Energy is united at different stages or vibrations and is never destroyed, but it does interact and change from one energy frequency to a different vibration. One of most fundamental laws of science is the Law of the Conservation of Energy. Energy cannot be created or destroyed; it can only be changed from one form to another. Therefore, we can infer that energy is not currently being created. Present-day measures of energy are considerably vast, indicating a power source so great that "infinite" is the best word we have to describe it. The whole cosmos is inter-related energy interacting at different vibrations or frequencies. This unified field of energy is information reacting in a field of intelligence that I label as consciousness. As a Christian I can say it gives me the vision that this energy that makes up everything that moves the force fields of this Earth of ours is a part of the pure energy consciousness of everything or God. We are experiencing this change and will be able to move and flow with it if we see the energy upon which we are moving. I feel we have the choice or free will to see an experience with the unified field if one chooses or not if one wants to see everyone and thing as individual packets of energy. The belief institutions teach us to rely on the systems and not our own connections to the energy around us so we restructure our skills, but I feel we can choose to open our selves to the infinite energy around and within in us to understand the different frequencies and subtle energies that permeates and connects all things. Everything is energy in one form or another and is more than what we perceive with the five senses. We have the free will to see everything as a symphony of vibrations of light and sound, a system of atoms and packets of energy that make up our cells, which are like a system of universes. Each cell being a solar system of atoms with a subtle energy at the center I call consciousness. Each cell is a key to the universe, a consciousness with the information to set us free. They contain energy with the knowledge and experience to shows us that we are not spectators, but participants with free will and co-creators in our existence. The parts of our cells are interacting and changing the electromagnetic fields around us and in us. A tapestry where the vibrations and threads are interwoven in a fabric of interactions. We are not observers of an independent, separate, external world, but participators interacting externally and internally with the whole. The charges and spin of our micro parts affect the micro parts around us. The “Quantum Entanglement Theory” states that there appears to be an eternal inter-connection between all elements. If two electrons are created together, they are forever “entangled,” much like two people in love. Regardless of the distance between the two electrons, a change in quantum spin in one electron immediately causes the other electron to change spin as well. Leon Balents, senior author published in the journal Nature Physics an article where he explains that Quantum Entanglement Theory represents the extent to which measurement of one part of a system affects the state of another. In our example, measurement of one electron influences the state of another that may be far away. Scientists have acknowledged that the entanglement of electrons is present in varying degrees in solid materials. This insinuates that information is being transmitted at speeds faster than light. Some scientists claim that Quantum Entanglement substantiates that there is no such thing as space, and that everything in the universe is in touch. Our inside and outside are only different sides of the tapestry. The inside is dealing with unity while the outside is involved in the duality of objects. We have the free will to acknowledge either the unity or the duality. Therefore; I feel we have free will with a limitation because of the interactions. When I feel pain in the world of duality I have the free will to dive into the unity inside and when I feel I am a participator, I can head out again into duality. Yes, I am a Yo Yo, but I feel I have a small amount of free will to affect the tricks I can perform. I enjoy my individual packets of energy, but like a Buddhist need to bath in the unified field of energy to wash away the attachments that cause pain.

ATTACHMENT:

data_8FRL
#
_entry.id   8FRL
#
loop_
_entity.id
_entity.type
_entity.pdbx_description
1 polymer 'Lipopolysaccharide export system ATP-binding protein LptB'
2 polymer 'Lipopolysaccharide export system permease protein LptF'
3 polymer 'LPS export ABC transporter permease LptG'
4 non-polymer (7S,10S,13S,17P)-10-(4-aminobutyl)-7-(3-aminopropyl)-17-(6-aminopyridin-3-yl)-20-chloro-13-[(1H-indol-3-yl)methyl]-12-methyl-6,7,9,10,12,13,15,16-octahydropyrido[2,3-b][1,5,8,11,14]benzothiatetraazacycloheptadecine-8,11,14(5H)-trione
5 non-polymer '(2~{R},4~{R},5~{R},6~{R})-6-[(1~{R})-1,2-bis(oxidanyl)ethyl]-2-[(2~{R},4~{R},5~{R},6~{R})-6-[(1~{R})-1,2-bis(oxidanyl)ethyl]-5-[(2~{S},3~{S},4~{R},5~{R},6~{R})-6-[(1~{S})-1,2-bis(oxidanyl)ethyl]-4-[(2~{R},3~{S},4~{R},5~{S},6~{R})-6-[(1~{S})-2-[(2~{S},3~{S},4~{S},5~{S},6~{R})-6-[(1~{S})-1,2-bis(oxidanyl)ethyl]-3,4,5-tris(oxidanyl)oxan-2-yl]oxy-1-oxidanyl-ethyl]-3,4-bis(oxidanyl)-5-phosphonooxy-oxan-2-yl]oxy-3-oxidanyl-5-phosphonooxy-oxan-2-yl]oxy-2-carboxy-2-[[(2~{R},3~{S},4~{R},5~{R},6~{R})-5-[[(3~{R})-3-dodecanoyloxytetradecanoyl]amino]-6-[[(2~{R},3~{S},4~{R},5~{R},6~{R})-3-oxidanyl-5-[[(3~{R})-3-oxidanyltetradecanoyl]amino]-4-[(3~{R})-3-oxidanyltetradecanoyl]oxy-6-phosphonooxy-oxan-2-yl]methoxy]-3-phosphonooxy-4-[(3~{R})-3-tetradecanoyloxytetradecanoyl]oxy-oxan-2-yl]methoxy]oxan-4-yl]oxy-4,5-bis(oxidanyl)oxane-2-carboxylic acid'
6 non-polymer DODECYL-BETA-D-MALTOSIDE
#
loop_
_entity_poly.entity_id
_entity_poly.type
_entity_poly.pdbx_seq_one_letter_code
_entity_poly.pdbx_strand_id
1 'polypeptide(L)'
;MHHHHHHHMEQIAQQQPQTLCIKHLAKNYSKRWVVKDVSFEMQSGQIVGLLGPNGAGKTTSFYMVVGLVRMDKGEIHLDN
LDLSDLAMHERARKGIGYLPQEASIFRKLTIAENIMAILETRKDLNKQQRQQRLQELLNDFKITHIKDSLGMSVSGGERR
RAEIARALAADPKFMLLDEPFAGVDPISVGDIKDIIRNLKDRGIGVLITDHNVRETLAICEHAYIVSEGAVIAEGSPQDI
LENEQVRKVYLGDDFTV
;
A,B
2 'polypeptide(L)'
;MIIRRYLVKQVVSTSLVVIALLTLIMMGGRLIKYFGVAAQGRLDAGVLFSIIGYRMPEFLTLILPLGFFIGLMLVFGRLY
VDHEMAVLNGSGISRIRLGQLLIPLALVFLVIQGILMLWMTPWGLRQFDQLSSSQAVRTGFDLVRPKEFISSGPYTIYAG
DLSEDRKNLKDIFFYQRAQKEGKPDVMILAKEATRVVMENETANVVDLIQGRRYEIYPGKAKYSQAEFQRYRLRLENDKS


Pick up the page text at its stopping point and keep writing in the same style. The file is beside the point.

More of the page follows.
25. 1 point
    I know much is said about free will and the self being illusionary but I would go with many things holding the possibility of an illusion. Firstly the mind does not connect to reality. It draws in impulses through the senses to the brain. The brain then tries to make sense of what these impulses mean and then forms a cognitive representation or a map in the mind of what it thinks of the stimuli it is getting. So one can say that these cognitive maps are useful for us to negotiate our way through life but it is also a fact that these cognitive maps are not the actual territory. So the concept of self and free will in the mind may be illusionary but equally that does not mean the self and the belief of having free will does not come from the reality of existence. It just means we cannot be 100% sure of what we perceive as reality being reality in a sense because perception is cognitive we each build our own reality. The mind can also be tricked and these maps in the mind took time to develop. A young baby can be tricked with the presentation of three dots (representing two eyes and a nose) attached to it cot as being its mother looking on but in later life this would not suffice. However, there are ones adults struggle with :- http://en.wikipedia.org/wiki/Visual_illusion Being as we each make sense of the reality we each have formulated in our minds each can come to differing conclusions as to what is reality. Where one can say that free will does not exist and it is the universe unfolding another like me will say that although the universe unfolds we do have free will as to what we make of that and seek to do within the realms of the universal environment we inherit and the cognitive maps we have produced.. Now I do not believe I am going to convince someone that they are wrong because according to their model of the world a thing is such and such but equally according to my model of the world the self and limited free will exists. We each make our own reality and what is perceived as illusion or fact may also differ from person to person. Given enough research all things are provable.